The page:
White House, Senate Agree on $2 Trillion Coronavirus Relief Bill


The White House and Senate reached an agreement shortly after midnight on Wednesday on a record $2 trillion coronavirus relief package for workers and businesses.

“Ladies and gentlemen, we are done,” White House Legislative Affairs Director Eric Ueland told reporters. “We have a deal.”

According to Fox News, Senate Minority Leader Chuck Schumer, (D-N.Y.), agreed with the final version saying it amounts to “unemployment compensation on steroids,” and added every American who is laid off will have their missed salary remunerated. That provision will enable companies to stay afloat and immediately bring back those employees when things are safe.

In addition to giving direct payments to most Americans, the bill will expand unemployment benefits and provide a $367 billion program for small businesses to keep making payroll while workers are forced to stay home. Hospitals across the country will also benefit from the bill.

The coronavirus outbreak has already resulted in a significant number of layoffs and up to 14 million could be unemployed by the time the outbreak subsides.

“After days of intense discussions, the Senate has reached a bipartisan agreement on a historic relief package for this pandemic,” Majority Leader Mitch McConnell, (R-KY) told reporters early Wednesday. “It will rush new resources onto the front lines of our nation’s health care fight. And it will inject trillions of dollars of cash into the economy as fast as possible to help American workers, families, small businesses and industries make it through this disruption and emerge on the other side ready to soar.”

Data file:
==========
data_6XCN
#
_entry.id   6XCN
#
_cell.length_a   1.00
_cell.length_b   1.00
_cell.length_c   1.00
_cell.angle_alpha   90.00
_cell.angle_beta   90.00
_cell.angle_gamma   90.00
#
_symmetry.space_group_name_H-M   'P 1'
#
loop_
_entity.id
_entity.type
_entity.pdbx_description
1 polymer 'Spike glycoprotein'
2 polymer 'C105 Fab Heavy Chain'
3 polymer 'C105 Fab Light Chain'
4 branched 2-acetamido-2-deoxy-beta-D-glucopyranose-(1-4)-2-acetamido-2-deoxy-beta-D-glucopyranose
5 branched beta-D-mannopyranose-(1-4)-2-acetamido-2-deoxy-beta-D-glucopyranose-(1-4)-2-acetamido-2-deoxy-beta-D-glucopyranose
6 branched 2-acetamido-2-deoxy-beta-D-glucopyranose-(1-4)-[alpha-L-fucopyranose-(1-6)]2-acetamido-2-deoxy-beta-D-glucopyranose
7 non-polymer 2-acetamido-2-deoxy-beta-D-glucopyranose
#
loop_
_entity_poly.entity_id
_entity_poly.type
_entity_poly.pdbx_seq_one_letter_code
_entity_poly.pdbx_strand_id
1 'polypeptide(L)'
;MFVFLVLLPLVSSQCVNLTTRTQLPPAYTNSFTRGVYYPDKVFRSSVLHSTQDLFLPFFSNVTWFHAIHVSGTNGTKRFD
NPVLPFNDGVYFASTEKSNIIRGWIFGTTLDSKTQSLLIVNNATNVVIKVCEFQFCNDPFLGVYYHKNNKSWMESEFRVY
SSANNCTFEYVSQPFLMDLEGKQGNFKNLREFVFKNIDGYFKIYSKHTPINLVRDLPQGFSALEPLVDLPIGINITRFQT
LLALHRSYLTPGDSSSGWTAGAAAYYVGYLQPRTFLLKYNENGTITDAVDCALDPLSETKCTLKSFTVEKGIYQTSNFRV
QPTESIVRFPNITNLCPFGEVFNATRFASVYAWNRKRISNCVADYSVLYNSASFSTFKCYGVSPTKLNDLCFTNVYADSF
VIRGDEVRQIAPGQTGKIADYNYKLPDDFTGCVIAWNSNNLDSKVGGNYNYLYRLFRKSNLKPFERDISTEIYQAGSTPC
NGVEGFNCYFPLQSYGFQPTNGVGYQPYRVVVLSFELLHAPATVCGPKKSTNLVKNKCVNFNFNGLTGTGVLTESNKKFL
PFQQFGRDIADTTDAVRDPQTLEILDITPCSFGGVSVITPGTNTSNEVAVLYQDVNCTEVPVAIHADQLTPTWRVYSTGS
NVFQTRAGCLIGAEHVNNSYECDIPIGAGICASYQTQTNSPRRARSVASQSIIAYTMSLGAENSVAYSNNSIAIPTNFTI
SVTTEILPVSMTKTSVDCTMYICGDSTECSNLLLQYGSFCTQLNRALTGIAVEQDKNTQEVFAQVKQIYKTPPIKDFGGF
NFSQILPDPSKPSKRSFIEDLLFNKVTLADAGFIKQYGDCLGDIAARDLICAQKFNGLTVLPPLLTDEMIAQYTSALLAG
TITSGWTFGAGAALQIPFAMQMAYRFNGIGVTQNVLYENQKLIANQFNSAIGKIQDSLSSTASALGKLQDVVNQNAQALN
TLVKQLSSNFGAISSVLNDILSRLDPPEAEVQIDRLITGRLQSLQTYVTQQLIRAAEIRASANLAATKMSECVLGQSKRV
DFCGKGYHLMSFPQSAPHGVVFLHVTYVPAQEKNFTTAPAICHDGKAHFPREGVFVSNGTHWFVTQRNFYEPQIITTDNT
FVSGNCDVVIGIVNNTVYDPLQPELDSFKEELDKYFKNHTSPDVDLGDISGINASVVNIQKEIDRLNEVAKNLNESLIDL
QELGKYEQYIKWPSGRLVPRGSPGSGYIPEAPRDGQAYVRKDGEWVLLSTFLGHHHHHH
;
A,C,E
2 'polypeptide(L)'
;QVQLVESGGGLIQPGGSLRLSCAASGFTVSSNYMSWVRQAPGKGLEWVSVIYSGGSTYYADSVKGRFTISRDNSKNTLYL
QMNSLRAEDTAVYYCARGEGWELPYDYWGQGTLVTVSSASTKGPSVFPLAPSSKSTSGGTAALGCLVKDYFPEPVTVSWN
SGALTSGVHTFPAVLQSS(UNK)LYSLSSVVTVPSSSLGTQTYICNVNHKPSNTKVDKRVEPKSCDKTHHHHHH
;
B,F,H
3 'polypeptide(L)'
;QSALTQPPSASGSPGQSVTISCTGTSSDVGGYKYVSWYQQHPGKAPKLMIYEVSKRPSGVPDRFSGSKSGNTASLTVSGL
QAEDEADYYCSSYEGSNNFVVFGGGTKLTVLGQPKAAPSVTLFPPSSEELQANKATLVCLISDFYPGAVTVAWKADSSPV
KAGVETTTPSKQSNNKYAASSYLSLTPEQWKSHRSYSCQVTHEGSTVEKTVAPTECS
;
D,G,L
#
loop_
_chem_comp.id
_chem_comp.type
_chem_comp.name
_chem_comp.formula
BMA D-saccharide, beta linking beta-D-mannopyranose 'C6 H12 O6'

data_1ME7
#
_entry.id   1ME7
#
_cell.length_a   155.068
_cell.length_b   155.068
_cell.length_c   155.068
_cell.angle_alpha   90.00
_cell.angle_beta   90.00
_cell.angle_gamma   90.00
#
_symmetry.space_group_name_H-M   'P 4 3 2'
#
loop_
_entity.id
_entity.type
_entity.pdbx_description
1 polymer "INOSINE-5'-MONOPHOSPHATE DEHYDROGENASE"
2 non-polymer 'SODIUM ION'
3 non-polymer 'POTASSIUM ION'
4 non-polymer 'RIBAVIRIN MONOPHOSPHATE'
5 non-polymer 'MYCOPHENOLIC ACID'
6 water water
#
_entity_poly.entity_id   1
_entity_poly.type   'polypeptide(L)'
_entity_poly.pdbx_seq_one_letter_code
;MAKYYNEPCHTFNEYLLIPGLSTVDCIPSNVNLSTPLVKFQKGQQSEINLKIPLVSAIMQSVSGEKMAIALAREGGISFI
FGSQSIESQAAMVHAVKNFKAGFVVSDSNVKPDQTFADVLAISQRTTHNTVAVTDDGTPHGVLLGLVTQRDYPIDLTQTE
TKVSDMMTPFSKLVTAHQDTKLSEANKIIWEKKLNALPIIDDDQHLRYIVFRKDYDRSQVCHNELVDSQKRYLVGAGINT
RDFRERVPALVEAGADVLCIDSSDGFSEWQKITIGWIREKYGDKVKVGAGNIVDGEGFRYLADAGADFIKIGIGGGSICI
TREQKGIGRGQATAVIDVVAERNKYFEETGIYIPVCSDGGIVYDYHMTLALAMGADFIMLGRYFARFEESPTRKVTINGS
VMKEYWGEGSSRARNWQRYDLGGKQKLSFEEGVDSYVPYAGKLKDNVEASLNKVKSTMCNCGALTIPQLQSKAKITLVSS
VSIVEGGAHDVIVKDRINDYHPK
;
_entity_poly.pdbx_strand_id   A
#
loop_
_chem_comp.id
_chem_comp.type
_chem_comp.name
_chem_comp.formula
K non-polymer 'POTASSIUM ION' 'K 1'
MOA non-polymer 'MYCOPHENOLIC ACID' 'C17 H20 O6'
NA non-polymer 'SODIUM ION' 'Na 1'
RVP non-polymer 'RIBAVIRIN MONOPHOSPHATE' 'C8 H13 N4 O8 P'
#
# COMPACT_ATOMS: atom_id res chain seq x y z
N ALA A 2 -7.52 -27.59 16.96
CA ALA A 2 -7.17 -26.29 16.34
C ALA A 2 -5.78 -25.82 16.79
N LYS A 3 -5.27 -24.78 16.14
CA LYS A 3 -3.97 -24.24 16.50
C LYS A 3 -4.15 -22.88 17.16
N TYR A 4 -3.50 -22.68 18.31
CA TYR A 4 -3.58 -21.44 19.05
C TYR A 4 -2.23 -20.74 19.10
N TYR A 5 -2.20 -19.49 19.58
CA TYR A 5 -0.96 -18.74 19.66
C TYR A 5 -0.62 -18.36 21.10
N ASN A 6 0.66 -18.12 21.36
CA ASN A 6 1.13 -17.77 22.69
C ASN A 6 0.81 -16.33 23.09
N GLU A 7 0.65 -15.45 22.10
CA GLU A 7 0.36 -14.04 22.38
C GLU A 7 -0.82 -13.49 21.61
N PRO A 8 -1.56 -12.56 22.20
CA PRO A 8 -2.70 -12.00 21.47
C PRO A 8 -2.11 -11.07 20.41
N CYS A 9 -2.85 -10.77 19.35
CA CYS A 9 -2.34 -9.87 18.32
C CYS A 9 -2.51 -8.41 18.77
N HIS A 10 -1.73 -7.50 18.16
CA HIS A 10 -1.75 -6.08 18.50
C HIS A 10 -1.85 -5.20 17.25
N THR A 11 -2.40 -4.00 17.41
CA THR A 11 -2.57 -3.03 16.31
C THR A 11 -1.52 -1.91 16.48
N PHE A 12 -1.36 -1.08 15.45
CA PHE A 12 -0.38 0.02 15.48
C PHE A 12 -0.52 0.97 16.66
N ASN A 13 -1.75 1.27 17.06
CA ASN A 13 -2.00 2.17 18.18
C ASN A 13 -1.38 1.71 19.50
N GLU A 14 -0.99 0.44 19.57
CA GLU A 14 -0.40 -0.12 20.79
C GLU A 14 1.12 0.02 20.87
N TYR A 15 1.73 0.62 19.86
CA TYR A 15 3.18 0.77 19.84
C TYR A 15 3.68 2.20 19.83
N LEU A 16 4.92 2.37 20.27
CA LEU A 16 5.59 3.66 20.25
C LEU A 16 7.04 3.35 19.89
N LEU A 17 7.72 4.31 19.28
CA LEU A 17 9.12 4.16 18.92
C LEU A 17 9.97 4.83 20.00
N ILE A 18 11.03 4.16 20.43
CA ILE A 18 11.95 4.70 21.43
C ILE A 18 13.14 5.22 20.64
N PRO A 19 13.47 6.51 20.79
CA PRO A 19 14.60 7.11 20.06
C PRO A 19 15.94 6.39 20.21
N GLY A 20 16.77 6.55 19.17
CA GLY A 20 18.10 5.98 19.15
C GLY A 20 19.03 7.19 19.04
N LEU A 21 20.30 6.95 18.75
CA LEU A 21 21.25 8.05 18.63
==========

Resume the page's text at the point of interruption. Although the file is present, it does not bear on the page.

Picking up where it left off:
House Speaker Nancy Pelosi said Wednesday morning that House Democrats will review the final provisions and legislative text to determine a course of action.

“This bipartisan legislation takes us a long way down the road in meeting the needs of the American people,” she wrote in a statement. “While the compromise does not go as far as our Take Responsibility for Workers and Families Act, thanks to the unity and insistence of Senate and House Democrats, the bill has moved a great deal closer to America’s workers.”

There is some opposition, however. Rep. Justin Amash (I-MI) who recently left the Republican Party, signaled that he might essentially delay consideration of the bill in the House.

“This bipartisan deal is a raw deal for the people,” Amash tweeted Wednesday morning. “It does far too little for those who need the most help, while providing hundreds of billions in corporate welfare, massively growing government, inhibiting economic adaptation, and widening the gap between the rich and the poor.”

Since the coronavirus outbreak hit U.S. shores in February, more than 55,000 people have been infected and almost 800 have died.





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